11. I used to recommend candles and oil lamps. They are OK for the short term. But now that they inexpensive  LED lights and lanterns I prefer them over other types of lighting systems they are a safe long lasting  light sources. Keep extra batteries on hand and a good battery / solar / crank operated radio. If you live in a sunny area the solar walk way lights can be used indoors at night and recharged during the day.

12. Keep games, cards, puzzles books and little projects available to pass the time.

13. If you have pets they have to eat and drink, but remember they are animals, so they can drink water from a puddle or outside water source that will not harm them at all. Do not share your supplies with them. Get them their own, and use your head don’t risk you life or health for your pet.

When I was a policeman  a family dog took off in a storm, The lady of the house took off after it leaving two small children in the home alone. During her search for the dog  she slipped, fell, hit her head and broke her ankle.  It took her hours to get back inside.  She and her children suffered needlessly over a pet who wandered up after the storm and was just fine. You would be surprised how many people die each year saving a pet who does not need saving.  I have also seen people giving their pets their emergency bottled water and food when their is a  lake right outside their back door and they have a large supply of dog food.  I can not say this enough YOU’RE PETS ARE NOT HUMAN. THEY ARE ANIMALS AND CAN SURVIVE BETTER THAN YOU CAN IN ANY SITUATION.

Each member of your family should know where all of the emergency gear and supplies are stored, and how everything works.  If you want to have a great weekend with your kids come in and say the power is out, and let the adventure begin. The best time to practice is when you are not under the stress of a real situation.

Copyright © 2009 by Steven L. Doran All rights reserved under international and Pan-American copyright conventions. No part of this article may be reproduced or utilized in any form or by any means without written permission from the author Steven L. Doran.

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4 Comments on "Trail Boss Emergency Preparedness Checklist"

  1. Twitted by 247survival on Sun, 28th Jun 2009 5:55 PM 

    [...] This post was Twitted by 247survival [...]

  2. Kerry on Thu, 2nd Jul 2009 8:15 PM 

    Thanks for the great information

  3. Shockti on Thu, 2nd Jul 2009 8:17 PM 

    I plan on geting this stuff together thanks for the list

  4. Ed Harris on Tue, 29th Sep 2009 12:02 PM 

    Survival “Every Day Carry” (EDC) Cash

    Before about 1990 many vending machines did not require electricity. This meant that you could usually buy a few candy bars or bags of potato chips at a service station vending machine even when there was no electricity to run the pumps.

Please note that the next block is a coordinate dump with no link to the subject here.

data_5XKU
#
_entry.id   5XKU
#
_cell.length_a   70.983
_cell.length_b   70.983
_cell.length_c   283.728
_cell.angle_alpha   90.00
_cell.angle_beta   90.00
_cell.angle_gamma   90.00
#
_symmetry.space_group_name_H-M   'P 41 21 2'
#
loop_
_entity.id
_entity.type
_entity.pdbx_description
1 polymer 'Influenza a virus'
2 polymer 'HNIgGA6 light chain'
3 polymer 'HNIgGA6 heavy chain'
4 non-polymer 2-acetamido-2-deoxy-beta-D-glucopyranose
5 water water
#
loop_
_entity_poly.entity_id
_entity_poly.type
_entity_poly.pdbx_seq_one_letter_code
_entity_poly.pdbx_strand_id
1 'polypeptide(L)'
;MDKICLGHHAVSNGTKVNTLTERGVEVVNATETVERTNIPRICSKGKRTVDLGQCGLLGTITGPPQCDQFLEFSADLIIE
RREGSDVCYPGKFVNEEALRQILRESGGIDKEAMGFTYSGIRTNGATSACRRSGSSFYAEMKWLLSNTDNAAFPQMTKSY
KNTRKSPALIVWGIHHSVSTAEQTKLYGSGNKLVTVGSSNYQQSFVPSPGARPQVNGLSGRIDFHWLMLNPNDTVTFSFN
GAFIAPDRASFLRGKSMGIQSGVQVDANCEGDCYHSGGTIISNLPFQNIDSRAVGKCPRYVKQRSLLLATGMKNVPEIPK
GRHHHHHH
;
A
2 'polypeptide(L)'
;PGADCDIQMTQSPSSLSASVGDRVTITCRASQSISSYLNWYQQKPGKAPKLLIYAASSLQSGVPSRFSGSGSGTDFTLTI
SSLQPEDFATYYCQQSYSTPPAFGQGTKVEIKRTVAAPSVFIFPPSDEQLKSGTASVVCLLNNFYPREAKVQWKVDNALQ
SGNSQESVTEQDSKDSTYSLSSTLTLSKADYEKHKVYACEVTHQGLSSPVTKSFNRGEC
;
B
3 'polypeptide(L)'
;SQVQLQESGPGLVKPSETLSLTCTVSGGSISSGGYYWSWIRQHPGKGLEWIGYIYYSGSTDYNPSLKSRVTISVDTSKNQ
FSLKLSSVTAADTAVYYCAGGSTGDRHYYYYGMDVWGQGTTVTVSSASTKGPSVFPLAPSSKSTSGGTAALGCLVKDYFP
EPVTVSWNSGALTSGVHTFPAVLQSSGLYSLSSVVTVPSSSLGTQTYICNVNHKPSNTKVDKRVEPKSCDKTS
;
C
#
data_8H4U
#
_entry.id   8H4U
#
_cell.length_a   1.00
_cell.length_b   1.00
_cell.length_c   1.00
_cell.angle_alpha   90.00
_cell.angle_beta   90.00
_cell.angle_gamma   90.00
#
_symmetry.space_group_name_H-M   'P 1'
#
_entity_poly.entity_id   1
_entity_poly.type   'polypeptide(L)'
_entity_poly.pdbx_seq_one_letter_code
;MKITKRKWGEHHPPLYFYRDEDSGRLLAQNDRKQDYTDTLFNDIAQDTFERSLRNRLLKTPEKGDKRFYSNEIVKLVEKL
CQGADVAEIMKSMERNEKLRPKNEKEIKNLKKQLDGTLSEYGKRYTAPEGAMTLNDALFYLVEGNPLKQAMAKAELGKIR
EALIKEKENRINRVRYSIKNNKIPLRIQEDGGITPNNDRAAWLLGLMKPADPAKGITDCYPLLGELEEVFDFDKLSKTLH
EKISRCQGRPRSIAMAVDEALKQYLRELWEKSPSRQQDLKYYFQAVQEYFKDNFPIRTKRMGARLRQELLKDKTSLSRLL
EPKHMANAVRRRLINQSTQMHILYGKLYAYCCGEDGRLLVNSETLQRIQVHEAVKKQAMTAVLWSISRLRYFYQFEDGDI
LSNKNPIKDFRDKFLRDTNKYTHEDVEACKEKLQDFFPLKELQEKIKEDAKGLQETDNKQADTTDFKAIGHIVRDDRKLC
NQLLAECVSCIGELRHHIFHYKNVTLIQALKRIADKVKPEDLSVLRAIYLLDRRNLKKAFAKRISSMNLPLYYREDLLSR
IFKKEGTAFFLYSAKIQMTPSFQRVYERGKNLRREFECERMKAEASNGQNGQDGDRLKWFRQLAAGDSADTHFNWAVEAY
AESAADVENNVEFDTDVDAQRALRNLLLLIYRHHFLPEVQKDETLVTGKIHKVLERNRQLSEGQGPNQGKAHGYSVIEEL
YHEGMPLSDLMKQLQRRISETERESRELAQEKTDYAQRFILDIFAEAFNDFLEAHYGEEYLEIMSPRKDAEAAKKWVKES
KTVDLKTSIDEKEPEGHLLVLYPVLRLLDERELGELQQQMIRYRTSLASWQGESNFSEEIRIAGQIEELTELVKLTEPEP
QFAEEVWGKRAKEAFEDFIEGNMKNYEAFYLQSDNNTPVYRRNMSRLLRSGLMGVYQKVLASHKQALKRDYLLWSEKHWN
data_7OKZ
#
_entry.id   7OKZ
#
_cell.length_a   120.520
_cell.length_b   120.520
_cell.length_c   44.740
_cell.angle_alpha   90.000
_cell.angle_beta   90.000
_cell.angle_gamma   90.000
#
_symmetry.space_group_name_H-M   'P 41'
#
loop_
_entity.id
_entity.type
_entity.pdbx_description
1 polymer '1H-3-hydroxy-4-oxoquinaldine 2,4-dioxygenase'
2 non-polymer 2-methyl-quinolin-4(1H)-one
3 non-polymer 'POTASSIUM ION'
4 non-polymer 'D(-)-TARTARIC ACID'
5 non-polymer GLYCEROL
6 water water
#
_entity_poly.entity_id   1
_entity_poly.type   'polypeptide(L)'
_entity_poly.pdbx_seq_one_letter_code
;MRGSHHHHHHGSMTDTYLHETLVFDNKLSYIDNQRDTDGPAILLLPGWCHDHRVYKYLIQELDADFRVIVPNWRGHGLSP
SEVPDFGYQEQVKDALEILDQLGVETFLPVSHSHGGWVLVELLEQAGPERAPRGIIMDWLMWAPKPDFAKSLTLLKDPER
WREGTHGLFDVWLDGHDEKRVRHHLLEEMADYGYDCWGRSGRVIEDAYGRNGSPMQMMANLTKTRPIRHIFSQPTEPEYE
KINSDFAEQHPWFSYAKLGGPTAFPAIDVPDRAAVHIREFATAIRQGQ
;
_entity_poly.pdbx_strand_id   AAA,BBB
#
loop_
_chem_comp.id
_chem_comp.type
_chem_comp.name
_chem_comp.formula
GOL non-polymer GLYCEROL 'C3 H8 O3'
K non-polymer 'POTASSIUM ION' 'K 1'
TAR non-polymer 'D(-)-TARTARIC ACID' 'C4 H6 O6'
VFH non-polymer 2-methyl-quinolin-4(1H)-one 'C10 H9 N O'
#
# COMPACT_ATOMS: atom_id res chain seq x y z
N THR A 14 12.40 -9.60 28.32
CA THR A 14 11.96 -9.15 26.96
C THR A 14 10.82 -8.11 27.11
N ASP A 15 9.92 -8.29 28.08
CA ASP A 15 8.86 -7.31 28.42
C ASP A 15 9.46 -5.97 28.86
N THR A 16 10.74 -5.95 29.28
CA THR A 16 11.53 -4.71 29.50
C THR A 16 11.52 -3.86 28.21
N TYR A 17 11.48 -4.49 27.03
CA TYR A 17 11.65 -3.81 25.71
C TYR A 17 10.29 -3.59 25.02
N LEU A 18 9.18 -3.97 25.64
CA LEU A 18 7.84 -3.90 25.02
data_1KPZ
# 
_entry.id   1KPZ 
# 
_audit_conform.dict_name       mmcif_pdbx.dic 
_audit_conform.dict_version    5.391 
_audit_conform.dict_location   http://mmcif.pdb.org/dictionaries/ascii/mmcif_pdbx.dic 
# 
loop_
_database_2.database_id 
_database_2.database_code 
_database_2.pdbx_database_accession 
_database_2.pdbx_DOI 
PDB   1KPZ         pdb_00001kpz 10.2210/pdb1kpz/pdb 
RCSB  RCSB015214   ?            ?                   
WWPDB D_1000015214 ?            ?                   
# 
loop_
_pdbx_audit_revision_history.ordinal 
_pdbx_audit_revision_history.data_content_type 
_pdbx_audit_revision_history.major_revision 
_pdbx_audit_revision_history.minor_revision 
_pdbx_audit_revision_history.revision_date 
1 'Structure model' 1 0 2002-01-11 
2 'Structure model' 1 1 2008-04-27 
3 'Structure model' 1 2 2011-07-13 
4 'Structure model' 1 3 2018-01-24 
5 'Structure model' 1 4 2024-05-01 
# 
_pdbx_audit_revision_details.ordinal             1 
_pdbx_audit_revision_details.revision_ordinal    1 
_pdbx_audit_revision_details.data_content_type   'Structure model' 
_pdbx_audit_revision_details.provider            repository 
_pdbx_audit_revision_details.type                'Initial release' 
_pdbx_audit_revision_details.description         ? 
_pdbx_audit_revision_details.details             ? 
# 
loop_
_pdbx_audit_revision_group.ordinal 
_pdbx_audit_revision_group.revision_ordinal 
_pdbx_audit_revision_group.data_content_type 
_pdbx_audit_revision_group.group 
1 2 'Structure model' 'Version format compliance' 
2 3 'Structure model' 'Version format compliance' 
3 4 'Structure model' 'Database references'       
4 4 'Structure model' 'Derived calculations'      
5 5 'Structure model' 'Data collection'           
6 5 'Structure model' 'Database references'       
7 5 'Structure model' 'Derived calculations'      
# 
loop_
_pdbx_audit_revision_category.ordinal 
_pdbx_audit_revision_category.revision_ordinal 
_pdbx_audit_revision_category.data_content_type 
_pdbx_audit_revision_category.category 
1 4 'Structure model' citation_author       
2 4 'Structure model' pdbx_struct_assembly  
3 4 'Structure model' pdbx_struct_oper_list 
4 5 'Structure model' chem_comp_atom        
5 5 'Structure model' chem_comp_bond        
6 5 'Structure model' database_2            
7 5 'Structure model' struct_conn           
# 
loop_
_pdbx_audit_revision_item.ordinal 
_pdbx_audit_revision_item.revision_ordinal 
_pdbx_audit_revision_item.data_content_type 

Today you may still find older non-electric vending machines, in rural areas, so keep some coins handy in your bugout kit. Pay telephones are scarce today, but may still find them in rural areas. Pay phones often worked for outgoing long distance calls even when the local public service telephone network did not.

    Dad taught us as kids to carry a 35mm film can (remember “wet” process photography?) of coins, “just in case.” Dad’s concept for our “kid’s coin can” was a couple dimes to call home from a pay phone, and a stack of quarters for vending machine snacks, enough for a McDonald’s lunch and bus fare home. If neither Mom & Dad were home, we knew to go to our neighbor’s.

    A 35mm film can holds about $7 worth of quarters. A few dimes can be tucked in around the edges. You can increase the dollar value by folding, rolling and tucking a bill inside, then stuffing the coin stack down its middle or by including a few dollar coins in the mix.

    My adult proportioned emergency cash can these days is packed in an Altoids tin. It contains five pennies, two nickels, five dimes, four quarters, five-$1, four-$5, two-$10 and ten-$20 bills, sealed with Scotch Super 88 electrical tape and sewn into my covert coat pocket or 5.11 vest.

    A useful planning concept for your emergency cash is “enough to fill your car with gas, get a hot meal and a motel room for one night on the way home” after a deployment helping out in a neighboring county under the Emergency Management Assistance Compact. When I was a GI in 1970 you could to all that for about $50. Today you will need closer to $250, hence $245.65 when you add this up. If you get marooned away from home when power is off, a little “mad money” makes things less crazy and adds a little comfort and security.

    My two cents.